IPCC Climate Report and Lithium
IPCC Climate Report Worrying
This week, the 2018 IPCC climate report was issued. Short for International Panel on Climate Change, this group of scientists laid out humanity’s potential future. Unfortunately, it was decisively ominous.
First, they noted that humanity has struggled to curb carbon emissions. Consequently, the Paris Climate Accord has failed to curb the burning of fossil fuels. Second, the earth’s temperature annually rises by 2 degrees Celsius. The original 2015 recommended a 1.5-degree annual increase. This 0.5-degree difference is massive, meaning rising sea levels and food shortages are expected to hit millions.
Third, to achieve this 1.5-degree pace, the world would need to eliminate all 42billion tonnes of annual carbon-dioxide emissions. Although the report offered no new data, it borrowed from 6,000 studies.
Transportation Industry an Environmental Killer
Not surprisingly, the transportation industry is the greatest threat to environmental stability. However, Scientific American reports that just over 1% of auto sales in the US are electric.
Furthermore, combustible engines still dominate the earth’s roads. Although China, North America and Europe are making serious efforts to electrify their auto fleets, much work needs to be done. Electric vehicles have the potential to right the ship. The report suggests that economies must transition, or face the consequences by 2030.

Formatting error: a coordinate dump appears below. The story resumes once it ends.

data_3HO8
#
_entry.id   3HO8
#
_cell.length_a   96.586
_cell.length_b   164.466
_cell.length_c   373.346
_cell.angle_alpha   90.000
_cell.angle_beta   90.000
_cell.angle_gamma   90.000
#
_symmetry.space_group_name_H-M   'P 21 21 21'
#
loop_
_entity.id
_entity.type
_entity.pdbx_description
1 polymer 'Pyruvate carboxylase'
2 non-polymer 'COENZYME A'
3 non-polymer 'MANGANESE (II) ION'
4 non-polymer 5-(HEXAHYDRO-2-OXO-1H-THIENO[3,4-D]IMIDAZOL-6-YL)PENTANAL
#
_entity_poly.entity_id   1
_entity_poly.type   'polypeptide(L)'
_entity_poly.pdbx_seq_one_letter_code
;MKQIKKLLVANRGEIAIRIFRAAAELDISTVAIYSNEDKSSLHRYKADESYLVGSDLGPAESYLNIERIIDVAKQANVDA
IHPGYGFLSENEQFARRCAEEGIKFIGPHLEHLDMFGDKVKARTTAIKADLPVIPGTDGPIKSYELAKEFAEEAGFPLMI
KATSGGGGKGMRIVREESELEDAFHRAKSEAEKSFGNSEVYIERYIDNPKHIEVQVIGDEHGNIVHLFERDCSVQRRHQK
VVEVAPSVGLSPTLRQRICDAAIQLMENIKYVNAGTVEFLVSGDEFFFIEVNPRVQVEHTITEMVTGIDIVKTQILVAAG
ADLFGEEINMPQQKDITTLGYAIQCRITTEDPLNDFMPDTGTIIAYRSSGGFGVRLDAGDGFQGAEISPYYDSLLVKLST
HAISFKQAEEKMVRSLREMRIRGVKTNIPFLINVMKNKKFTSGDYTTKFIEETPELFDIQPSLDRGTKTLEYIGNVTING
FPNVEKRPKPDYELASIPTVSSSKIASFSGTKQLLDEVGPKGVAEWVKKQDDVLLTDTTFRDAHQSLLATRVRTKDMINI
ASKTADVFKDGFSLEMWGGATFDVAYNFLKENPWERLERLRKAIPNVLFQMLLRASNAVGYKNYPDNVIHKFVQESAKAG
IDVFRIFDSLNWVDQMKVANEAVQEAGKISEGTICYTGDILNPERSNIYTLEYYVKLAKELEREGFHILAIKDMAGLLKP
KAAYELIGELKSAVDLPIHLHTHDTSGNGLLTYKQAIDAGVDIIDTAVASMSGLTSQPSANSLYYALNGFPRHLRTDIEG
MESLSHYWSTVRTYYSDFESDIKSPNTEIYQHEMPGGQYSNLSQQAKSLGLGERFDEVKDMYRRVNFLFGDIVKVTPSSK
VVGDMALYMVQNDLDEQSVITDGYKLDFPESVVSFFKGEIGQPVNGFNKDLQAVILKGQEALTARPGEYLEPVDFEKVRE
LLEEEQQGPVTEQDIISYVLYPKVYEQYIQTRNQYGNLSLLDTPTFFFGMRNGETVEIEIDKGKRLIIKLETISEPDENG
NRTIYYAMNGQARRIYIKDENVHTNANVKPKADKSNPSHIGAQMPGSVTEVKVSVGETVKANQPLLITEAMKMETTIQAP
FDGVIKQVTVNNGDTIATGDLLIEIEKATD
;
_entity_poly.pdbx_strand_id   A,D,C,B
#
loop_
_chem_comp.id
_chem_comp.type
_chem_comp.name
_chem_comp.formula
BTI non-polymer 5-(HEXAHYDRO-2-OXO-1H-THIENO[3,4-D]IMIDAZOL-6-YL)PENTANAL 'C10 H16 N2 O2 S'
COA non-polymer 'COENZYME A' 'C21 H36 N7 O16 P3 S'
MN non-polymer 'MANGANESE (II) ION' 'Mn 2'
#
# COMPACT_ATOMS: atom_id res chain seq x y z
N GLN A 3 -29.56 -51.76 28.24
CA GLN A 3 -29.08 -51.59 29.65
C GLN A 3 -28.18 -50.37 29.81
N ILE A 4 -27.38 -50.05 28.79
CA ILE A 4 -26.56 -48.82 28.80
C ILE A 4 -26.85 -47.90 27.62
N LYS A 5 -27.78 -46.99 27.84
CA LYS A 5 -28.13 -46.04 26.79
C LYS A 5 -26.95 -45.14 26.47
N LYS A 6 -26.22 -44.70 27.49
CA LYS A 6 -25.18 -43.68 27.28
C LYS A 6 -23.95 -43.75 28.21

How Lithium Can Help
Although the automotive industry is changing, it needs to move faster. This is possible, as electric vehicle adoption steadily increases. However, the minerals powering these vehicles are in short supply. Lithium and cobalt are essential to the lithium-ion batteries that are found in every electric car. Today, many plug-in vehicles can travel over 200 miles on 1 charge.
Meanwhile, the Chinese have made efforts to corner the lithium market. Its Belt and Road Initiative is mortgaging the developing world’s infrastructure, making the communist state the world’s largest loan shark. Although a global lithium shortage has made it difficult for EV manufacturers to meet demand, a coming battle for the world’s existing lithium mines is imminent.
And if the earth’s climate is to survive, this will happen sooner rather than later.
Ultra Lithium Inc. A team of lithium experts with a finger on the pulse of clean energy news, Ultra Lithium is a lithium exploration company with holdings in Argentina, Canada and the US (TSX-V: ULI, OTCQB: ULTXF and Frankfurt: QFB).